It’s worth noting that D-Wave’s qubits are different from those of the company’s competitors like Rigetti, IBM and Google, with shorter coherence times and a system that mostly focuses on solving optimization problems. To do that, D-Wave produces lots of qubits, but in a relatively high-noise environment. That means you can’t compare D-Wave’s qubit count to that of its competitors (with D-Wave claiming the superiority of its machine for certain problems), which are building universal quantum computers.

Continue reading “D-Wave announces its next-gen quantum computing platform” »

Feb 28, 2019

Cooperativity and entanglement pave way for ground-state cooling using nitrogen vacancy centers

Posted by in categories: engineering, nanotechnology, particle physics, quantum physics

Center for Nanoscale Materials researchers present a quantum model for achieving ground-state cooling in low frequency mechanical resonators and show how cooperativity and entanglement are key factors to enhance the cooling figure of merit.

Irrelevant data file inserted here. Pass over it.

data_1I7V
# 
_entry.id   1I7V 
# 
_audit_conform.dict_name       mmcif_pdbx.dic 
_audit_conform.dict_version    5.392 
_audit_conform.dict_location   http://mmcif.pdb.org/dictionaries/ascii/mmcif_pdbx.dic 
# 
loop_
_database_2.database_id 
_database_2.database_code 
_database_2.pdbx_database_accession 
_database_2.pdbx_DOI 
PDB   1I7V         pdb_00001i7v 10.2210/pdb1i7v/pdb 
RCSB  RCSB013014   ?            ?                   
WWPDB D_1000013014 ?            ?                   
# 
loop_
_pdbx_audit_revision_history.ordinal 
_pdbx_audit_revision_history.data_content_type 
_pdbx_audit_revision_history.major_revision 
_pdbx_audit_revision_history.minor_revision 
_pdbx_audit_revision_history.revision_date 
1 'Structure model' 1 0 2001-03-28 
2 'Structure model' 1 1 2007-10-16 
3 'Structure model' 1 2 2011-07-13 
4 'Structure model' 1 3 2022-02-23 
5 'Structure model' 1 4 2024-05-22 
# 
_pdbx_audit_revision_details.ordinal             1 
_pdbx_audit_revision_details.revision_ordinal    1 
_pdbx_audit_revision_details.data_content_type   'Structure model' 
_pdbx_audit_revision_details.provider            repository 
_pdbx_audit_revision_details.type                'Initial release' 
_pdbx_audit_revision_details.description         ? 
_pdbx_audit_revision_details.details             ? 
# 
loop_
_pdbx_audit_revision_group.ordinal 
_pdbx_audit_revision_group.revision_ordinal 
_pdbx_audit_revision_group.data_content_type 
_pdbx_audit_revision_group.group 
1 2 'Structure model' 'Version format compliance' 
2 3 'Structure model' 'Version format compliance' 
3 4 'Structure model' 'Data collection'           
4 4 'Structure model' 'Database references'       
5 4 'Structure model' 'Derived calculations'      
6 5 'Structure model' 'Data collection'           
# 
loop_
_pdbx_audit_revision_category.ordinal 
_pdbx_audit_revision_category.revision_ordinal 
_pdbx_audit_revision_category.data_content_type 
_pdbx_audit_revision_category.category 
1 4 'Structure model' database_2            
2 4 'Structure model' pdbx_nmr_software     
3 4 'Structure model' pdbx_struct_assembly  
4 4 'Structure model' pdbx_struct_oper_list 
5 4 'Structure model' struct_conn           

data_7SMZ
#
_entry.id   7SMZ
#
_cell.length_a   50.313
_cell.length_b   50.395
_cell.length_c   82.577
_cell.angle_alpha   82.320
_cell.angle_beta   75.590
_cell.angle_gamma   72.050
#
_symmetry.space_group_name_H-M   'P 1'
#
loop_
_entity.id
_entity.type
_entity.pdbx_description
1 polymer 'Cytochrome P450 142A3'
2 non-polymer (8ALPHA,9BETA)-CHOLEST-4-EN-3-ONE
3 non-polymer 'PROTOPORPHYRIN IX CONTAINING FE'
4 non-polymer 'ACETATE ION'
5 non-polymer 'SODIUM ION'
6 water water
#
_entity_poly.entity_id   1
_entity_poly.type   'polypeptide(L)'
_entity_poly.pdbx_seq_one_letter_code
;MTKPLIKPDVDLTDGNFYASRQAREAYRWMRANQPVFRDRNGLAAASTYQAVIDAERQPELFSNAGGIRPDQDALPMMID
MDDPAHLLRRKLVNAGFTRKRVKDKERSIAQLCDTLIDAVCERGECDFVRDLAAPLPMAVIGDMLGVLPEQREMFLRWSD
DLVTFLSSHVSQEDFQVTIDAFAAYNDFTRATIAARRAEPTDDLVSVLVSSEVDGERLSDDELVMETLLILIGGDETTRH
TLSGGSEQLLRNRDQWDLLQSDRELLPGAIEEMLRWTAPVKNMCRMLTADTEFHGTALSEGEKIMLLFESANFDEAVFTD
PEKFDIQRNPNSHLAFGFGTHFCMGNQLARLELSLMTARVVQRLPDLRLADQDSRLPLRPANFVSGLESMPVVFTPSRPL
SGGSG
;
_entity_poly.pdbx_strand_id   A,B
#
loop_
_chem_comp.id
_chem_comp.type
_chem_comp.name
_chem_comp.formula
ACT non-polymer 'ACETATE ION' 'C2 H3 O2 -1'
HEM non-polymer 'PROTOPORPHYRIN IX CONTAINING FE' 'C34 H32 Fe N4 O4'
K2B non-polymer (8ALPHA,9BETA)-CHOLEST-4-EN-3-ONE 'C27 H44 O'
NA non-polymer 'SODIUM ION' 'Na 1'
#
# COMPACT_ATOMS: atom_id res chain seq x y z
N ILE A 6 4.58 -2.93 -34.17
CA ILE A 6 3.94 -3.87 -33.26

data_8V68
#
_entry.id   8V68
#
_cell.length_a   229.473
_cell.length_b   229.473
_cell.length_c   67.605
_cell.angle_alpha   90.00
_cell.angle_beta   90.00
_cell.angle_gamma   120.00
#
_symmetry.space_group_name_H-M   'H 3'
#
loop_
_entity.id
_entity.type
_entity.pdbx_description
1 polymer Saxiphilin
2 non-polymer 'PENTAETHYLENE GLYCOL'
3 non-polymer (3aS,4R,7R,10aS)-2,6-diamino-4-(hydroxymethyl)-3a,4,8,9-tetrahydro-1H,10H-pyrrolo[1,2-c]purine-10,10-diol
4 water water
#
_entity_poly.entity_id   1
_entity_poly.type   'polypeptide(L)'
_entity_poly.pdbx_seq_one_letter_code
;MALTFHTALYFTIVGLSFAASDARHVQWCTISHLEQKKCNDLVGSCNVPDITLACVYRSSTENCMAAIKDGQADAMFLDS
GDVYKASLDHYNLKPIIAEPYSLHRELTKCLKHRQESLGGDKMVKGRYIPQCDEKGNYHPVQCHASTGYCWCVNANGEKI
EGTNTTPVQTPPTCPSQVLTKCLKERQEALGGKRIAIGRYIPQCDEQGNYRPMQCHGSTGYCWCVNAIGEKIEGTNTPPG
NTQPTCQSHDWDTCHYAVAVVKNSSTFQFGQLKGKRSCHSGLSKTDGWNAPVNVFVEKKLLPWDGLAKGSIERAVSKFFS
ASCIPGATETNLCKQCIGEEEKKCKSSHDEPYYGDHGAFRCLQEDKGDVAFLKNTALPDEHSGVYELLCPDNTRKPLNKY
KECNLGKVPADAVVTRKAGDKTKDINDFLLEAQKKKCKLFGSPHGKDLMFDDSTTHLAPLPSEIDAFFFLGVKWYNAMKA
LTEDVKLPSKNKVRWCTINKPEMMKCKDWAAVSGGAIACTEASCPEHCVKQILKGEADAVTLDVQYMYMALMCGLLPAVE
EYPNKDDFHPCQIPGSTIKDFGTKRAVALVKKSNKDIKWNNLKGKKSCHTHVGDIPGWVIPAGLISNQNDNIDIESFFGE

A resonator with near-zero thermal noise has better performance characteristics in nanoscale sensing, quantum memories, and quantum information processing applications. Passive cryogenic cooling techniques, such as dilution refrigerators, have successfully cooled high-frequency resonators but are not sufficient for lower frequency systems. The optomechanical effect has been applied successfully to cool low-frequency systems after an initial cooling stage. This method parametrically couples a mechanical resonator to a driven optical cavity, and, through careful tuning of the drive frequency, achieves the desired cooling effect. The optomechanical effect is expanded to an alternative approach for ground-state cooling based on embedded solid-state defects. Engineering the atom-resonator coupling parameters is proposed, using the strain profile of the mechanical resonator allowing cooling to proceed through the dark entangled states of the two-level system ensemble.

Read more